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When one marries one makes a vow to love cherish and obey. The Bible seems to speak against vow making. Therefore should we not make the marriage vows?


Matthew 5:34

ESV - 34 But I say to you, Do not take an oath at all, either by heaven, for it is the throne of God.

Clarify Share Report Asked October 25 2016 Mini ainsley chalmers

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Mini Tim Maas Retired Quality Assurance Specialist with the U.S. Army
As I understand the passage in question, Jesus was not condemning or forbidding the taking of formal oaths or vows in settings such as courts of law, marriage ceremonies, or other matters of true religious or legal significance. God Himself had authorized such oaths in the Old Testament (Leviticus 19:12, for example, where God did not forbid swearing by His name, but only doing so falsely), and had even sworn by Himself on occasion (as He did with Abraham in Genesis 22:16). In addition, Jesus later permitted Himself to be put under oath at His trial (Matthew 26:63), and Paul in multiple passages called on God to witness to the truth of what he was saying or writing (Romans 1:9, for example). 

Instead, in my view, Jesus was condemning the taking of such oaths in common, everyday settings, or frivolously swearing by any object -- both of which were apparently widespread practices at the time -- since every oath (regardless of the language used) was still actually a promise to God that was not be regarded lightly, or as something that could be broken with impunity as long as the actual name of God was not used (as was then widely used as an excuse for non-compliance). For such trivial matters, a simple "yes" or "no" was all that was needed.

October 27 2016 0 responses Vote Up Share Report

Data Danny Hickman Supporter Believer in The Gospel Of Jesus Christ
I don't think the question is should we or should we not make vows in a marriage ceremony. I think the question should be, 'Does making a vow to love, honor, obey, etc do anything to help us to do the things we swear to do?'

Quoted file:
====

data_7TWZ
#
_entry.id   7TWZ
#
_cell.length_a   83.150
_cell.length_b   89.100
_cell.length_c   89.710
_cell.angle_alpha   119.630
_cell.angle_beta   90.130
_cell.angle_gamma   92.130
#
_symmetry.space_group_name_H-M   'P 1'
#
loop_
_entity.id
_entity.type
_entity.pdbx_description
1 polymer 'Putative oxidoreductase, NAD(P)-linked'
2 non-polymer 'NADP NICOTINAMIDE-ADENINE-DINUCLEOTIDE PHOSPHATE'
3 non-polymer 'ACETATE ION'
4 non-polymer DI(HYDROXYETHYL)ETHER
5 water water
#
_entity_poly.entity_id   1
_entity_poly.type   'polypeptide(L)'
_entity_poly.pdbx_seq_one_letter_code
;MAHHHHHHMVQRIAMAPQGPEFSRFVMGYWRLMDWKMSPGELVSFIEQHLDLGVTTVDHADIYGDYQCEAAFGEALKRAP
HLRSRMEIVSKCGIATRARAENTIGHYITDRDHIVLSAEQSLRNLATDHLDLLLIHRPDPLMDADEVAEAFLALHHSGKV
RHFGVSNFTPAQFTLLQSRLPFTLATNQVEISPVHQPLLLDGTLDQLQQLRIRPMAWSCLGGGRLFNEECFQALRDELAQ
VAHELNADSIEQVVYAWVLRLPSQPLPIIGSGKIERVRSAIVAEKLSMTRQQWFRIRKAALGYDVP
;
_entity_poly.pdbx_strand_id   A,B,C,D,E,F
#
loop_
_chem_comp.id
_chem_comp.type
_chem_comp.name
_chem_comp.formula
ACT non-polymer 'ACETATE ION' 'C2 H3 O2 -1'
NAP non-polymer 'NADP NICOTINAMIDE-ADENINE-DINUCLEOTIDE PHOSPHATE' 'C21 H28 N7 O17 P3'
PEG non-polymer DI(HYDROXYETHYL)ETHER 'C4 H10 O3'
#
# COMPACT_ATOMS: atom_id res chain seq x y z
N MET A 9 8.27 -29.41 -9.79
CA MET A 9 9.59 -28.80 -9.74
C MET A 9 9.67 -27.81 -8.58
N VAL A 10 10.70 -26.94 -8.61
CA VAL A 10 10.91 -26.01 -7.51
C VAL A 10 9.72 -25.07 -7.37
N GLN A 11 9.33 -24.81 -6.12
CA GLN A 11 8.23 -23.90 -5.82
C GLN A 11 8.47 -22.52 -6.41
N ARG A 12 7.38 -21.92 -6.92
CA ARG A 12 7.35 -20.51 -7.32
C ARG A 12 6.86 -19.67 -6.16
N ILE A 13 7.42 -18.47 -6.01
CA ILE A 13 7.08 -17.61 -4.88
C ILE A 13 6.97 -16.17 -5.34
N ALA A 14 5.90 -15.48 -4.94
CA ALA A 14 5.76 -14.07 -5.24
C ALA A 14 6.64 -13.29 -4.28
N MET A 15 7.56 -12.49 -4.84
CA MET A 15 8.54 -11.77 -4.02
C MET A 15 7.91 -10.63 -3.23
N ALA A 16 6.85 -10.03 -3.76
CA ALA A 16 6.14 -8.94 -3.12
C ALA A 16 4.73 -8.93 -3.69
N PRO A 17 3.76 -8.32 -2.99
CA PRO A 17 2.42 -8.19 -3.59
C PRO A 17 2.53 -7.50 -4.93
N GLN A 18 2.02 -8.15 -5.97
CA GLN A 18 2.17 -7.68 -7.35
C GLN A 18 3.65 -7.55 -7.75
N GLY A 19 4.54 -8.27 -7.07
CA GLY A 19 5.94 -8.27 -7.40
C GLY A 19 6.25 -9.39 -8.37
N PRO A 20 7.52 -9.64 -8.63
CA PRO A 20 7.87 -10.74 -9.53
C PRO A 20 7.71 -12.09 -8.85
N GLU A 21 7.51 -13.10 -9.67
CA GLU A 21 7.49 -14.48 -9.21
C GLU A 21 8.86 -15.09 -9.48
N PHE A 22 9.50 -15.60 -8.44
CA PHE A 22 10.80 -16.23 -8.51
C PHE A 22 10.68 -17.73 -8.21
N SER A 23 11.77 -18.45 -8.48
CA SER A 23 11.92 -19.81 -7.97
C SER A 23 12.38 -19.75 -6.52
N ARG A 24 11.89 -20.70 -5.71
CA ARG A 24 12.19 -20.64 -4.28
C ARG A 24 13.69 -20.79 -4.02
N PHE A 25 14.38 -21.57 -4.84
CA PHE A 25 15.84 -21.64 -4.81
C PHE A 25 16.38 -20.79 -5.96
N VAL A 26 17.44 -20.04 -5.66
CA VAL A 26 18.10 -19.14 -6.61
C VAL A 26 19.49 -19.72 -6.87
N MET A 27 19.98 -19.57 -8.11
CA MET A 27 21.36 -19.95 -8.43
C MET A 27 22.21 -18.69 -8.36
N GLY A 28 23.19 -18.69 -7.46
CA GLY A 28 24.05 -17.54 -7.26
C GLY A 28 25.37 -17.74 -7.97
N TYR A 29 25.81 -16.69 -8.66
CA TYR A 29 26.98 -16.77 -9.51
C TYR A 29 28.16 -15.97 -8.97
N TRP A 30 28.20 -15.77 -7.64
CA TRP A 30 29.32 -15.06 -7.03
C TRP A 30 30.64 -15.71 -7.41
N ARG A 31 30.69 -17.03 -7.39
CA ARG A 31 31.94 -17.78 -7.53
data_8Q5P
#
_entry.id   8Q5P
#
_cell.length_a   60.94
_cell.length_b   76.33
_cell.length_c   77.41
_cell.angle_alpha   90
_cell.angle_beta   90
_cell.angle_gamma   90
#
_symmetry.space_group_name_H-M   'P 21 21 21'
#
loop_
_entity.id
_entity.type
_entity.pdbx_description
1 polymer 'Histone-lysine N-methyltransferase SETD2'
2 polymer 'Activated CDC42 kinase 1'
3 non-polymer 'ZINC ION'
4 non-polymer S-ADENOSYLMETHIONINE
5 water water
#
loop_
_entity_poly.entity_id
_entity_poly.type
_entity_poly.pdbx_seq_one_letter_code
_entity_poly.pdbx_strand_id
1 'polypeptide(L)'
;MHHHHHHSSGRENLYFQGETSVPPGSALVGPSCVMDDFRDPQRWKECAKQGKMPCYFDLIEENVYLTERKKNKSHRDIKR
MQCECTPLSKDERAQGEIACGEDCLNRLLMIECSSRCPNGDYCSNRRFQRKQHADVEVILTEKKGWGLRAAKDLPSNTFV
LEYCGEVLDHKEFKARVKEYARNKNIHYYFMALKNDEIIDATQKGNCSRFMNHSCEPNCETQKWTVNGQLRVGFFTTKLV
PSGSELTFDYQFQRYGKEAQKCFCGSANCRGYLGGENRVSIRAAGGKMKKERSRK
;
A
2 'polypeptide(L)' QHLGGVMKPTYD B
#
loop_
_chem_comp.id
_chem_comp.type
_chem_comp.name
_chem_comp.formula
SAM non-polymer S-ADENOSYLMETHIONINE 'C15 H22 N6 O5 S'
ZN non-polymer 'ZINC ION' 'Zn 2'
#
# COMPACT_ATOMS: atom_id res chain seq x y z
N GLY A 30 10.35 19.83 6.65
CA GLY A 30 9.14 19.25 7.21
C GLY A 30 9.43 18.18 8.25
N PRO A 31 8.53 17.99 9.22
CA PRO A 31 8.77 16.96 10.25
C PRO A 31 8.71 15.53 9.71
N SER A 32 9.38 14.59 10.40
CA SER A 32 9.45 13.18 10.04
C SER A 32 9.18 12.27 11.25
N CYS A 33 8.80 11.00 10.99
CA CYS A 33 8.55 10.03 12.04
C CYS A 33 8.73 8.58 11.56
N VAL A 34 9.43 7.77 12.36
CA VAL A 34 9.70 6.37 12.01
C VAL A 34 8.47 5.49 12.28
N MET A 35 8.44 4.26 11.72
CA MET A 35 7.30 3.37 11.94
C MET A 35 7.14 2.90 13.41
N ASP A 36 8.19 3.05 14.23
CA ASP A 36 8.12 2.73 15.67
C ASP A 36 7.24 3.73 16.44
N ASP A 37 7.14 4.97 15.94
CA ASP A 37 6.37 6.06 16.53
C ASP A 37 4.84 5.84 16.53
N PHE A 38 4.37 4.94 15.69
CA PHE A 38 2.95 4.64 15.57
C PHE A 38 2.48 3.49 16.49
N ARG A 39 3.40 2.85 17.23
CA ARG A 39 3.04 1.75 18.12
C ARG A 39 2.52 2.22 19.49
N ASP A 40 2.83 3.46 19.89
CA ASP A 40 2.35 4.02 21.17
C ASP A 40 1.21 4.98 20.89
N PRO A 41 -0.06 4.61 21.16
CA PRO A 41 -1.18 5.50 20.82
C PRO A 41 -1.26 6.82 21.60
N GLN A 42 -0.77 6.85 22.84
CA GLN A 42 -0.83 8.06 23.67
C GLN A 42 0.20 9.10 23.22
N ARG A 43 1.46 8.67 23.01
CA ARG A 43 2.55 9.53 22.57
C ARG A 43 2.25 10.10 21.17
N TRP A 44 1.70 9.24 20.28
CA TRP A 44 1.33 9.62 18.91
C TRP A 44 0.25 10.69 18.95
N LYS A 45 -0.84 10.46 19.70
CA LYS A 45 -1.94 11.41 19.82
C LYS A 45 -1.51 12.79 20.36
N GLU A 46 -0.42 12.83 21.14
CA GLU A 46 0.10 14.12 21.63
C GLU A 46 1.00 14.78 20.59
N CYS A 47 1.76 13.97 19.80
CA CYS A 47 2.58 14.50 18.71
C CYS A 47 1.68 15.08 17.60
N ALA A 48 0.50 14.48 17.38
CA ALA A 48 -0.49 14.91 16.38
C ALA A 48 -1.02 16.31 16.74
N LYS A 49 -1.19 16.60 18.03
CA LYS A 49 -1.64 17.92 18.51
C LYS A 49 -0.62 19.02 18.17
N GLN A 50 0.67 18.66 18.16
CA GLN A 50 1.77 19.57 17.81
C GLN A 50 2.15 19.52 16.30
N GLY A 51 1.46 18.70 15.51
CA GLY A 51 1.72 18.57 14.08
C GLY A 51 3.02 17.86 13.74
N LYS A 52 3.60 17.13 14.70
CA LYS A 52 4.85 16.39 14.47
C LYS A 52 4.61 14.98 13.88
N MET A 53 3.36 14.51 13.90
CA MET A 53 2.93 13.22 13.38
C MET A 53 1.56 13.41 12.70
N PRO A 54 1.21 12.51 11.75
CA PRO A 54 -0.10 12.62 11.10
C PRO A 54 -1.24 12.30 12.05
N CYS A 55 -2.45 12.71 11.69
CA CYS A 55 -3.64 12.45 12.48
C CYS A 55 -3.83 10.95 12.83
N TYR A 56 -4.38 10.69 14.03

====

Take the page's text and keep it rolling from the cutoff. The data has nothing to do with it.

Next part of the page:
The answer is NO! I think that's the doctrine Jesus was trying to TEACH. (I capitalized teach to add emphasis. Jesus was a teacher, not a drill instructor barking out the rules of the corps). "Make no vows" is to be understood as a policy instead of a hard rule. 

He says, "Let your yes be yes and your no be no" (Matt 5:37). I think He means that adding "I swear" won't help you to perform the oath. It actually puts more pressure on you than if you simply focused on your integrity to help you to do as you have said. 

When we make vows for our marriage ceremony, are we breaking a moral law given to us by Jesus? No. Jesus wasn't /isn't a law giver. Our traditions are mostly harmless. Most of them are our attempts to shine. (I believe our attempts to make ourselves appear to be more pious and righteous is the evil to which He compares it). I think God is used to that; I don't think He competes with us to get us to put Him first in our productions. 

I've read it here on this site so many times that Jesus "commanded" us to 'do this or to not do that.' The result of that kind of ill-advised teaching of the word is questions like this one of whether we're breaking a law or "in violation" when we promise to love our beloved intended, during a wedding ceremony. It makes Jesus out to be less of a teacher and more of a tyrant, an authoritarian. 

People often fear authoritarians because they demand complete obedience or there will be punishment. That characterization of God / Jesus has been around for FAR too long.

He wants us to know that making vows does nothing to empower us in any way. Standing on truth and integrity DOES. 

That's good TEACHING to live by, not a rule to follow or suffer the cost of the violation...

June 13 2022 1 response Vote Up Share Report

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